By Stephen Cera
SALZBURG, AUSTRIA — Imagine hearing three stellar Mozart concerts in a single day, all part of the Mozart-Week festival held each year to celebrate the birthday of Salzburg’s native son.
Two of them were given at the Mozarteum, in the heart of the old city. Built between 1911 and 1914 in ornate Art Deco style, its Grosser Saal seats about 800. The acoustic is to die for (if only the air weren’t so dry…humidifiers would be welcome.)
First up at 11:00 a.m. came the Hagen Quartet, including three siblings (violinist Lukas, violist Veronika and cellist Clemens Hagen). The four musicians played matched Stradivari instruments, and presented three quartets: K. 387 in G; K. 575 in D, and the “Hunt” Quartet in B-flat, K. 458.
This program was heavenly, performed in a style that fused “period-instrument” and “modern” approaches, both transparent and heartfelt.
L. to R.: Michael Barenboim, Daniel Barenboim, and Kian Soltani
A few hours later in the same hall, we were introduced to the first in a three-part cycle of Mozart’s piano trios and quartets. The players: pianist Daniel Barenboim; his violinist son, Michael (born in 1985, an excellent musician with a keen interest in 20th and 21st Century works); and Persian cellist, Kian Soltani (born in 1992). The violist in the quartets and “Kegelstatt-Trio” was Yulia Deyneka, principal in the Berlin State Opera; clarinetist in that Trio was Daniel Ottensamer, the Vienna Philharmonic’s principal.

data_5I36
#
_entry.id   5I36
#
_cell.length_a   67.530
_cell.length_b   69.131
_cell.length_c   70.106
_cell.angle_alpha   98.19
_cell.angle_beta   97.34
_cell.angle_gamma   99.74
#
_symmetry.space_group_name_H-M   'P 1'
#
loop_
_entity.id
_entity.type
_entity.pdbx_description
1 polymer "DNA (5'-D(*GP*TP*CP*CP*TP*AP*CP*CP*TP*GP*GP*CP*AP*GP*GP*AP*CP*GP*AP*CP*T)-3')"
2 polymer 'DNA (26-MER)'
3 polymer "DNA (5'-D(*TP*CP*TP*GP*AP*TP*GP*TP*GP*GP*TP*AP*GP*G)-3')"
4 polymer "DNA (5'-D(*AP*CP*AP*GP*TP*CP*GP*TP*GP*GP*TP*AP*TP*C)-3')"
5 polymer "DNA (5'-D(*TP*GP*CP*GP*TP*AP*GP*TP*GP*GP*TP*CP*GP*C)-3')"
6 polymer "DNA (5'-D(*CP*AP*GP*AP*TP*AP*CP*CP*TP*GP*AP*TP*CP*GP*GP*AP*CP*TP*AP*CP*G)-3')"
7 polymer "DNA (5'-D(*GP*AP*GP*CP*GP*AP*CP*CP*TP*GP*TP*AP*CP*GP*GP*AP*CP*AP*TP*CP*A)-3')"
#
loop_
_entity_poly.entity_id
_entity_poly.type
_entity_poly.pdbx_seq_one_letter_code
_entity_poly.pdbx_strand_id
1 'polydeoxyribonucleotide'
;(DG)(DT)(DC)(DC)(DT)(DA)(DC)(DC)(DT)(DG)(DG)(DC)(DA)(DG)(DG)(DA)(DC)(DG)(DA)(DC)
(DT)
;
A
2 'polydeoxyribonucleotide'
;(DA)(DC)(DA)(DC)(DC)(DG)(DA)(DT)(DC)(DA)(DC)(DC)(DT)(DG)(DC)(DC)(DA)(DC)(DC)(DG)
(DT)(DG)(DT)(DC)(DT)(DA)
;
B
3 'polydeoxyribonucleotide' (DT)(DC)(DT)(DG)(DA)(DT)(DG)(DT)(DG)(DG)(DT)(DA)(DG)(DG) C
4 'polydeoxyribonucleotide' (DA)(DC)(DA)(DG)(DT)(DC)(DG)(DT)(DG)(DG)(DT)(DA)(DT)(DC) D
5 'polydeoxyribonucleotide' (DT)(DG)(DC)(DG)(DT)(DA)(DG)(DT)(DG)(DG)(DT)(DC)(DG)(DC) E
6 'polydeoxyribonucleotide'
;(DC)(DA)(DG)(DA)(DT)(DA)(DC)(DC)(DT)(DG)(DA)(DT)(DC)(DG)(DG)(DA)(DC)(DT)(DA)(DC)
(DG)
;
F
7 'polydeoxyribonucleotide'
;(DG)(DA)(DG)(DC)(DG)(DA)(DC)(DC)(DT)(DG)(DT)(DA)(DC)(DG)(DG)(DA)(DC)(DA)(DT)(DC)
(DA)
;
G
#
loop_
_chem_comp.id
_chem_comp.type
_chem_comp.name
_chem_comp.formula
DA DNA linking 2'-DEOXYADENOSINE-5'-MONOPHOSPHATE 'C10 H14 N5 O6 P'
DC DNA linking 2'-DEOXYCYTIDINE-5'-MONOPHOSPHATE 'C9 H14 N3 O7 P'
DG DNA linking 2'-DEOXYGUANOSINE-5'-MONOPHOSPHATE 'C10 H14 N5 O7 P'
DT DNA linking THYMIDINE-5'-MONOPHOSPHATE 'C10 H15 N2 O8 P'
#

The prodigious Barenboim, now 76, played with the freshness of a first encounter, the musical processes keenly understood and warmly communicated. Each trio and quartet evinced careful preparation alongside joyful spontaneity. In the “Kegelstatt-Trio,” clarinetist Ottensamer came onstage literally beaming with anticipation before a note had sounded, then the piece unfolded with mellifluous radiance.
In the evening, we moved to the more spacious Haus für Mozart (capacity 1,580) for a performance of Mozart’s neo-Baroque C-minor Mass. It was played by the period-instrument Orchestre des Champs-Élysées, conducted by Philippe Herreweghe, with four vocal soloists, and the Collegium Vocale Ghent. Like the valedictory Requiem, this Mass was left incomplete. It works well with period instruments, and despite the less flattering acoustic, left a solemn mark.